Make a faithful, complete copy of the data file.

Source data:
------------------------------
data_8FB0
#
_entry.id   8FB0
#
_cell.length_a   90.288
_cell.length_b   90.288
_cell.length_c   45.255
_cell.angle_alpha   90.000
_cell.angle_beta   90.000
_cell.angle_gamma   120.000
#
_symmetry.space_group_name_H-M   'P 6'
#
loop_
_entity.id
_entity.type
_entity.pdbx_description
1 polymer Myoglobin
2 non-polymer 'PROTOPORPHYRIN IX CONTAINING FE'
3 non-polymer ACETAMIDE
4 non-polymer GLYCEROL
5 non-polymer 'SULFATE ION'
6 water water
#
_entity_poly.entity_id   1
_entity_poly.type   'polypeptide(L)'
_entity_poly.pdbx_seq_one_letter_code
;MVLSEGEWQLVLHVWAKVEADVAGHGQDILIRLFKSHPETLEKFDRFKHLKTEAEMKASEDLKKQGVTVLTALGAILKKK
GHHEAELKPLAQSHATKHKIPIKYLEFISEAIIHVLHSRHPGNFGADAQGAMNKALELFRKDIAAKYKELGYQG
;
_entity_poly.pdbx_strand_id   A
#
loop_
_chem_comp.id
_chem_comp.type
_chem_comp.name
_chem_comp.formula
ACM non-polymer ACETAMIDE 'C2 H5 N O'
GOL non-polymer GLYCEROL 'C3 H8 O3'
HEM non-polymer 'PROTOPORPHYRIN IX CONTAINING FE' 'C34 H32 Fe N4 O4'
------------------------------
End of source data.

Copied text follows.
data_8FB0
#
_entry.id   8FB0
#
_cell.length_a   90.288
_cell.length_b   90.288
_cell.length_c   45.255
_cell.angle_alpha   90.000
_cell.angle_beta   90.000
_cell.angle_gamma   120.000
#
_symmetry.space_group_name_H-M   'P 6'
#
loop_
_entity.id
_entity.type
_entity.pdbx_description
1 polymer Myoglobin
2 non-polymer 'PROTOPORPHYRIN IX CONTAINING FE'
3 non-polymer ACETAMIDE
4 non-polymer GLYCEROL
5 non-polymer 'SULFATE ION'
6 water water
#
_entity_poly.entity_id   1
_entity_poly.type   'polypeptide(L)'
_entity_poly.pdbx_seq_one_letter_code
;MVLSEGEWQLVLHVWAKVEADVAGHGQDILIRLFKSHPETLEKFDRFKHLKTEAEMKASEDLKKQGVTVLTALGAILKKK
GHHEAELKPLAQSHATKHKIPIKYLEFISEAIIHVLHSRHPGNFGADAQGAMNKALELFRKDIAAKYKELGYQG
;
_entity_poly.pdbx_strand_id   A
#
loop_
_chem_comp.id
_chem_comp.type
_chem_comp.name
_chem_comp.formula
ACM non-polymer ACETAMIDE 'C2 H5 N O'
GOL non-polymer GLYCEROL 'C3 H8 O3'
HEM non-polymer 'PROTOPORPHYRIN IX CONTAINING FE' 'C34 H32 Fe N4 O4'